"Gameplay consists of two modes; Amy’s travels across the landscape of Zanzarah, and the battles that her fairies fight for her in the astral plane – the realm of the fairies. Amy solves various puzzles and, often with the help of specific fairies, demolishes the obstacles in her way, but doesn’t engage in combat. Zanzarah is one of the least violent games I have ever played. When you defeat a fairy, it doesn’t die. Either it drops money or an item, or you’re given the opportunity to capture it. No blood, no wounds, no bodies. Even the threats to Zanzarah are relatively benign – rocks and thorny bushes have cut off access from town to town, pixies are infesting people’s basements, and a wise old dwarf has gone missing."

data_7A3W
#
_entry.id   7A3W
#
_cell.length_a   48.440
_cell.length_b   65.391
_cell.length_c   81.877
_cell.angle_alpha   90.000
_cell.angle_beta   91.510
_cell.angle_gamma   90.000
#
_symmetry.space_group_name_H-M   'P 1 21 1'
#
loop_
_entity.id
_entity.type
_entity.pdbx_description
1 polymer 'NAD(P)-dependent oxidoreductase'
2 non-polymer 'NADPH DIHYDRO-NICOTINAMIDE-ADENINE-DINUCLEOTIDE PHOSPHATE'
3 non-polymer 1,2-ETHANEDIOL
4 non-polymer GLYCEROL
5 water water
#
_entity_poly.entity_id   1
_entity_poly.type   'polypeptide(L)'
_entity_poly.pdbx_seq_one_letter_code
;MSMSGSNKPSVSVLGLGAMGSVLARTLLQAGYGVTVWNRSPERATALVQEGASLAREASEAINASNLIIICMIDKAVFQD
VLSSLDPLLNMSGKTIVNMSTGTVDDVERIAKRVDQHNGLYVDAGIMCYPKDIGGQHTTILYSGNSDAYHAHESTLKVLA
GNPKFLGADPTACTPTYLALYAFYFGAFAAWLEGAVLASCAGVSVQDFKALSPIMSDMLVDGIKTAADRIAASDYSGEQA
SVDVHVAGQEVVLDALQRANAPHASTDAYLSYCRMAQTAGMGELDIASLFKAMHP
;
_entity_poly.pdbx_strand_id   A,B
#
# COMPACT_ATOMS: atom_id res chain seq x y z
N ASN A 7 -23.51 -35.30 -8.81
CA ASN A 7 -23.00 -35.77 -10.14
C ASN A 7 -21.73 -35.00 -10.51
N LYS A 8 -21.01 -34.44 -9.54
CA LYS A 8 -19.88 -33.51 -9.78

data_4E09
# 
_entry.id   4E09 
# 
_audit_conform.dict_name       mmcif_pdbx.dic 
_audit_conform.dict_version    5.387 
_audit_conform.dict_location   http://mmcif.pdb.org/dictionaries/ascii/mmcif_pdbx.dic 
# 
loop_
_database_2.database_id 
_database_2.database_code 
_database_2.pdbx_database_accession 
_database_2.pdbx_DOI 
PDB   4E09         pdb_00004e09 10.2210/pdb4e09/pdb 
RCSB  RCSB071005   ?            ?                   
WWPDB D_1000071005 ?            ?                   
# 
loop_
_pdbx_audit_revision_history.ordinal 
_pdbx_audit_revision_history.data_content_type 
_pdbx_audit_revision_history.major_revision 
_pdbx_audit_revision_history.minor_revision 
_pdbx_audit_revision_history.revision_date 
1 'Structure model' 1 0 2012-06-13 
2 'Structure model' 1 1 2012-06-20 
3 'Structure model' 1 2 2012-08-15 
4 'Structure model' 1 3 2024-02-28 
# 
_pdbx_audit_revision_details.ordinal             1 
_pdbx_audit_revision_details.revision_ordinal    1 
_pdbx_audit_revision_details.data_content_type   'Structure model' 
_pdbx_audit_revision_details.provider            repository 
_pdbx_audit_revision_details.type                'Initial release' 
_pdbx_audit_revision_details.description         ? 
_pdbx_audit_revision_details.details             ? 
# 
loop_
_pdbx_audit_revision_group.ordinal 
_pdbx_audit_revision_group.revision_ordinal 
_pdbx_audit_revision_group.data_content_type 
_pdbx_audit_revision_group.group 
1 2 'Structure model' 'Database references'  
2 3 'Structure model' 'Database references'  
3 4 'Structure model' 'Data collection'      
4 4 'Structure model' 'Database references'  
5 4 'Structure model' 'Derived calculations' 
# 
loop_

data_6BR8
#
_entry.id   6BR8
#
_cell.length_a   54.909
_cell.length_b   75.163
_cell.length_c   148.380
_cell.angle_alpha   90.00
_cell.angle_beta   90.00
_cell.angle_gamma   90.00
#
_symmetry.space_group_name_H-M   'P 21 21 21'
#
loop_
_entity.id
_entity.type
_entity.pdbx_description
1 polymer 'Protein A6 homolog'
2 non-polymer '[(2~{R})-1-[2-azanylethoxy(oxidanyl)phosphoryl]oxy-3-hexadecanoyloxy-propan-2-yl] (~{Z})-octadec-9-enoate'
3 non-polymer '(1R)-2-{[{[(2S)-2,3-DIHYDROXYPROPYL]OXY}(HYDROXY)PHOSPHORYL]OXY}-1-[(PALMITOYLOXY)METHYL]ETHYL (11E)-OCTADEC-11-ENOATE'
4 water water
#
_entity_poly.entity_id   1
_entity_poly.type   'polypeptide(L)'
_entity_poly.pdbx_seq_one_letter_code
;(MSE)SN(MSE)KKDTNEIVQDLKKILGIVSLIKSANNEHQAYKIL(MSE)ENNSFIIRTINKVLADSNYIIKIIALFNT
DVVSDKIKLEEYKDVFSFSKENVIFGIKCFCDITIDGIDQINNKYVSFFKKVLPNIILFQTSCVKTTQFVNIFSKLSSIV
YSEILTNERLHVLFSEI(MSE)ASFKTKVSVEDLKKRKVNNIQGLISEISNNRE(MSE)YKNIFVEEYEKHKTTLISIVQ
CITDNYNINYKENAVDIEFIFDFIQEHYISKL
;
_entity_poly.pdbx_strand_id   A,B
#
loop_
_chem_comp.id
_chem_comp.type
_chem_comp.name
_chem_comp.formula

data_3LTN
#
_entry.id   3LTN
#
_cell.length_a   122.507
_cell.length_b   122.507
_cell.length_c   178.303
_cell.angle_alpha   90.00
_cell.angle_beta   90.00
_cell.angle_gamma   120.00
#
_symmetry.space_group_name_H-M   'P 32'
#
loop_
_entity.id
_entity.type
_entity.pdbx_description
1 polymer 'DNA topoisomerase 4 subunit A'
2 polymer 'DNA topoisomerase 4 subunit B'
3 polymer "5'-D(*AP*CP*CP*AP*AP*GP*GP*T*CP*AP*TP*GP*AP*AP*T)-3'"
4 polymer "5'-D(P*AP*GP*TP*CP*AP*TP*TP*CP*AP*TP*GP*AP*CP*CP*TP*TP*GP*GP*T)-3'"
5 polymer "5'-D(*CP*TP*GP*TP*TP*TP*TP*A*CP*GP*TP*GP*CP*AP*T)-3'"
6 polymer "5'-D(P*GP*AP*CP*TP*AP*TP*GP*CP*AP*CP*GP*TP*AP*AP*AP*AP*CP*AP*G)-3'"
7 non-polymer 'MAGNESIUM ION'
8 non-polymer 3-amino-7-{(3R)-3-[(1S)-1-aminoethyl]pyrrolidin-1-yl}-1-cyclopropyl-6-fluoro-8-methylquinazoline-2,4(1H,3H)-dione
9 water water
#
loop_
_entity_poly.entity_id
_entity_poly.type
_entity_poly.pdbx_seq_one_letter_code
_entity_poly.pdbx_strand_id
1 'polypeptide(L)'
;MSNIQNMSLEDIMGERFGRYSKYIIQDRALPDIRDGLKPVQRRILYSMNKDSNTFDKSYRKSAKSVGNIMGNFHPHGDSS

"Zanzarah is a sweet game, with lilting music and beautifully simple gameplay. It was lovely and delightful. Altogether charming. All of which sounds sarcastic but is in fact the utter truth. No big adrenaline moments, no splatter or screams or disgusting monsters – although the fairy Jumjum is kinda depressing looking – this was just a really nice game.

"I beat it in about 30 hours but I’m still playing it – completing my collection, exploring all the crannies, and there is a multiplayer component as well. You can take your favorite fairy combos online and play against other fairy masters, although due to the fact that this is a German-developed game and the English release was in the U.K. only, there is a dearth of English servers... It’s definitely different than the typical American game experience. It’s quite refreshing to find a game that is fun AND bloodless AND not geared toward the kiddies."